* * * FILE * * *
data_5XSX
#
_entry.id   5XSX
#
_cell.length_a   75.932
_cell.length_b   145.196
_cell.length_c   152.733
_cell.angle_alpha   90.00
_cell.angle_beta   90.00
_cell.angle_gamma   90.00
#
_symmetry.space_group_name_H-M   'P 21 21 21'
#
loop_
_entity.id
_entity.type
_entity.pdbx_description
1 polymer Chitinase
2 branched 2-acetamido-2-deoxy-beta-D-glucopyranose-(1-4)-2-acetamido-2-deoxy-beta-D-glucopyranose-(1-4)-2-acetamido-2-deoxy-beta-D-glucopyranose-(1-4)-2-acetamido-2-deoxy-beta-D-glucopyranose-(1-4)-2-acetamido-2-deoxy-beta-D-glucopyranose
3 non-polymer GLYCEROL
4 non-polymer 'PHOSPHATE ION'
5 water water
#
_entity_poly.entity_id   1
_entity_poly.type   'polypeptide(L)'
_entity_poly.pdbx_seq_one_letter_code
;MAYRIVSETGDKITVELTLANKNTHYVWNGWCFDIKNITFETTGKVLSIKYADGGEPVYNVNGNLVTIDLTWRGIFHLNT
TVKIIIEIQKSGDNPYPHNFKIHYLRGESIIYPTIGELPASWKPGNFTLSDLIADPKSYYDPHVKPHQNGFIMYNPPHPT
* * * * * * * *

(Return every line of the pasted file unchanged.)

data_5XSX
#
_entry.id   5XSX
#
_cell.length_a   75.932
_cell.length_b   145.196
_cell.length_c   152.733
_cell.angle_alpha   90.00
_cell.angle_beta   90.00
_cell.angle_gamma   90.00
#
_symmetry.space_group_name_H-M   'P 21 21 21'
#
loop_
_entity.id
_entity.type
_entity.pdbx_description
1 polymer Chitinase
2 branched 2-acetamido-2-deoxy-beta-D-glucopyranose-(1-4)-2-acetamido-2-deoxy-beta-D-glucopyranose-(1-4)-2-acetamido-2-deoxy-beta-D-glucopyranose-(1-4)-2-acetamido-2-deoxy-beta-D-glucopyranose-(1-4)-2-acetamido-2-deoxy-beta-D-glucopyranose
3 non-polymer GLYCEROL
4 non-polymer 'PHOSPHATE ION'
5 water water
#
_entity_poly.entity_id   1
_entity_poly.type   'polypeptide(L)'
_entity_poly.pdbx_seq_one_letter_code
;MAYRIVSETGDKITVELTLANKNTHYVWNGWCFDIKNITFETTGKVLSIKYADGGEPVYNVNGNLVTIDLTWRGIFHLNT
TVKIIIEIQKSGDNPYPHNFKIHYLRGESIIYPTIGELPASWKPGNFTLSDLIADPKSYYDPHVKPHQNGFIMYNPPHPT